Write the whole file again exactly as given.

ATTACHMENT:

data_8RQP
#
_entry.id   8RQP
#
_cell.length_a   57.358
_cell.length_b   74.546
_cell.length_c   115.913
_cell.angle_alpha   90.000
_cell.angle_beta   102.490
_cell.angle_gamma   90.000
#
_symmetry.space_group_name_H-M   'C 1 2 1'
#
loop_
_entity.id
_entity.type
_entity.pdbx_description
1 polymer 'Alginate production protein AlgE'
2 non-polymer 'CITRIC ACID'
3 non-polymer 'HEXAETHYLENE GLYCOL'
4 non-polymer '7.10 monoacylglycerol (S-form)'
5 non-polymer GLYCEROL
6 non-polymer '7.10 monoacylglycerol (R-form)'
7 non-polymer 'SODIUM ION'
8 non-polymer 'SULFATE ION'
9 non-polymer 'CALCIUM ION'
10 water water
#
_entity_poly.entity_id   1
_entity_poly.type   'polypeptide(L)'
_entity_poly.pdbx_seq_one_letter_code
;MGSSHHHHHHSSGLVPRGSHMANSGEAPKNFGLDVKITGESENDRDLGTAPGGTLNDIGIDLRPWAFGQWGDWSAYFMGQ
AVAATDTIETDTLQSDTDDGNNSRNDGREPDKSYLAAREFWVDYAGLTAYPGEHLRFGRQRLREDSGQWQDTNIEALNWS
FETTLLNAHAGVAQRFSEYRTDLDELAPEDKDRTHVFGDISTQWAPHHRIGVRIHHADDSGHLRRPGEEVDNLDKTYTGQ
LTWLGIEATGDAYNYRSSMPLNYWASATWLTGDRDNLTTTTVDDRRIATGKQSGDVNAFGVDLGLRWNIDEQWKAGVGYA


data_8RQP
#
_entry.id   8RQP
#
_cell.length_a   57.358
_cell.length_b   74.546
_cell.length_c   115.913
_cell.angle_alpha   90.000
_cell.angle_beta   102.490
_cell.angle_gamma   90.000
#
_symmetry.space_group_name_H-M   'C 1 2 1'
#
loop_
_entity.id
_entity.type
_entity.pdbx_description
1 polymer 'Alginate production protein AlgE'
2 non-polymer 'CITRIC ACID'
3 non-polymer 'HEXAETHYLENE GLYCOL'
4 non-polymer '7.10 monoacylglycerol (S-form)'
5 non-polymer GLYCEROL
6 non-polymer '7.10 monoacylglycerol (R-form)'
7 non-polymer 'SODIUM ION'
8 non-polymer 'SULFATE ION'
9 non-polymer 'CALCIUM ION'
10 water water
#
_entity_poly.entity_id   1
_entity_poly.type   'polypeptide(L)'
_entity_poly.pdbx_seq_one_letter_code
;MGSSHHHHHHSSGLVPRGSHMANSGEAPKNFGLDVKITGESENDRDLGTAPGGTLNDIGIDLRPWAFGQWGDWSAYFMGQ
AVAATDTIETDTLQSDTDDGNNSRNDGREPDKSYLAAREFWVDYAGLTAYPGEHLRFGRQRLREDSGQWQDTNIEALNWS
FETTLLNAHAGVAQRFSEYRTDLDELAPEDKDRTHVFGDISTQWAPHHRIGVRIHHADDSGHLRRPGEEVDNLDKTYTGQ
LTWLGIEATGDAYNYRSSMPLNYWASATWLTGDRDNLTTTTVDDRRIATGKQSGDVNAFGVDLGLRWNIDEQWKAGVGYA